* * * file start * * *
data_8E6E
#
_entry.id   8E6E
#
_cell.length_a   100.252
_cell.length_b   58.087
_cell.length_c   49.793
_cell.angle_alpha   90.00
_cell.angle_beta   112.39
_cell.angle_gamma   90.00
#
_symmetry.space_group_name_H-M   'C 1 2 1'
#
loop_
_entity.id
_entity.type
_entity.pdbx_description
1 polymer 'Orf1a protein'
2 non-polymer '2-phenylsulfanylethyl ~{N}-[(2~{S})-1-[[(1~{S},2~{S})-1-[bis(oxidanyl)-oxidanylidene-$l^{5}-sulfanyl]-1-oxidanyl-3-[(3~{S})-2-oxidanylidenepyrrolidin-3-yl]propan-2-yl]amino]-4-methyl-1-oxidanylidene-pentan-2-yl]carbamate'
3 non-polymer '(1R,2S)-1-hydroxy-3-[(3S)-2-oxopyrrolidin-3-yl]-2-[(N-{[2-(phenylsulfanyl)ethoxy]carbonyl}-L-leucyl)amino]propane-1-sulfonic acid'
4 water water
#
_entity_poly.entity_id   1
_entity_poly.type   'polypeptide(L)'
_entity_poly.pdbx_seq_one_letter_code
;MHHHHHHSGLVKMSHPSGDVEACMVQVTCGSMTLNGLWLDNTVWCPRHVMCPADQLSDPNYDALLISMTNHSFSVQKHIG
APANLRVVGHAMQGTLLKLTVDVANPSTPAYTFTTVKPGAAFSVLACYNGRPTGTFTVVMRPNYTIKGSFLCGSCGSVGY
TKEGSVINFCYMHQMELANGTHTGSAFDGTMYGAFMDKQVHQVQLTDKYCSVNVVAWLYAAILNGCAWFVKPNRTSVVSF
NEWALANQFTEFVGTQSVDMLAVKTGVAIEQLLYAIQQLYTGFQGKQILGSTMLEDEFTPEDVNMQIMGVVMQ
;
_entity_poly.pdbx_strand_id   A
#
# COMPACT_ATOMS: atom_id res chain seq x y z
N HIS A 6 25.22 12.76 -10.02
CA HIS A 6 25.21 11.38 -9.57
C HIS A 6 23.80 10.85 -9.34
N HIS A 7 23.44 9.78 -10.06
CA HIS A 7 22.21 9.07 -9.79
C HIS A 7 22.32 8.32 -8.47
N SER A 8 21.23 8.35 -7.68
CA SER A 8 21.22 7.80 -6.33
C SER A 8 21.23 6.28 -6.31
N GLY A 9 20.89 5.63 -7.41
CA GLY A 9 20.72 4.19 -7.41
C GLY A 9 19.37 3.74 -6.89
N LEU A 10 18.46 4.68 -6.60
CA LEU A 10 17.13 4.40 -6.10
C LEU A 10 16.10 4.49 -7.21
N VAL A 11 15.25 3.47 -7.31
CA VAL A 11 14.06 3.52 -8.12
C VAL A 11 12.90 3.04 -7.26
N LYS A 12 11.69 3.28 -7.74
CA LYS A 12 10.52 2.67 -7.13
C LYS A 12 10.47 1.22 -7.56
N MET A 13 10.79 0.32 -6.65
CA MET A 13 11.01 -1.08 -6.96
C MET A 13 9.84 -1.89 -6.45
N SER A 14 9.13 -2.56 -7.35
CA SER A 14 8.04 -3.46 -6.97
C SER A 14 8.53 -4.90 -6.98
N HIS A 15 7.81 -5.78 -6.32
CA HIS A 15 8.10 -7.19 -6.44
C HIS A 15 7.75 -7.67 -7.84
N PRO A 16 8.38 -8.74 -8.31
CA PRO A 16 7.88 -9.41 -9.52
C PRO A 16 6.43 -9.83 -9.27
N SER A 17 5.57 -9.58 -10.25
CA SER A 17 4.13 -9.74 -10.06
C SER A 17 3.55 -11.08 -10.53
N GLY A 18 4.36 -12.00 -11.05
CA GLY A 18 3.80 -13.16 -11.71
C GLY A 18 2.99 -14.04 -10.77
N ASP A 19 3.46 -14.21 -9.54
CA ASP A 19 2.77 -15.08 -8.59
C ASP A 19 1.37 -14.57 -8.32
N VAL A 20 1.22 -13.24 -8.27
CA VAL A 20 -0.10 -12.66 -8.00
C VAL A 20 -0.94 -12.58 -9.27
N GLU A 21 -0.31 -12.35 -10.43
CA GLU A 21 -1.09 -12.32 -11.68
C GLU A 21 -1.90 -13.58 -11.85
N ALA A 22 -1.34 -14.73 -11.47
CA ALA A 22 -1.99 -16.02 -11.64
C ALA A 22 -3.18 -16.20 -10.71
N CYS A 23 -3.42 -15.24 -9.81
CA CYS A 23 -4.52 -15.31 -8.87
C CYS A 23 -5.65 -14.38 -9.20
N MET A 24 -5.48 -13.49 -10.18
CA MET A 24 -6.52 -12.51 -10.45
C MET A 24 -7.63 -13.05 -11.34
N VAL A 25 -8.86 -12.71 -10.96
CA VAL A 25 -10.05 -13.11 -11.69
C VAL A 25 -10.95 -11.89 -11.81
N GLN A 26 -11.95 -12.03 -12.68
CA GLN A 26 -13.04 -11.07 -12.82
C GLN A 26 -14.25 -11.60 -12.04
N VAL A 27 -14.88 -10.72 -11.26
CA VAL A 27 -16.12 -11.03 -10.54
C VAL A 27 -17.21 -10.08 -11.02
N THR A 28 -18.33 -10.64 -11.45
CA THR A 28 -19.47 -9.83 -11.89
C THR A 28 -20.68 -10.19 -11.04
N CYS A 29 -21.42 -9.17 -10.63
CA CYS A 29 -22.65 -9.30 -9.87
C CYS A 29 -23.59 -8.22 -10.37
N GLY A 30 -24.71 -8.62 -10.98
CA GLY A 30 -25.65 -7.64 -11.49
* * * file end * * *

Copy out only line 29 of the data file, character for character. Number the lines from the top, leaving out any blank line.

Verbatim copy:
NEWALANQFTEFVGTQSVDMLAVKTGVAIEQLLYAIQQLYTGFQGKQILGSTMLEDEFTPEDVNMQIMGVVMQ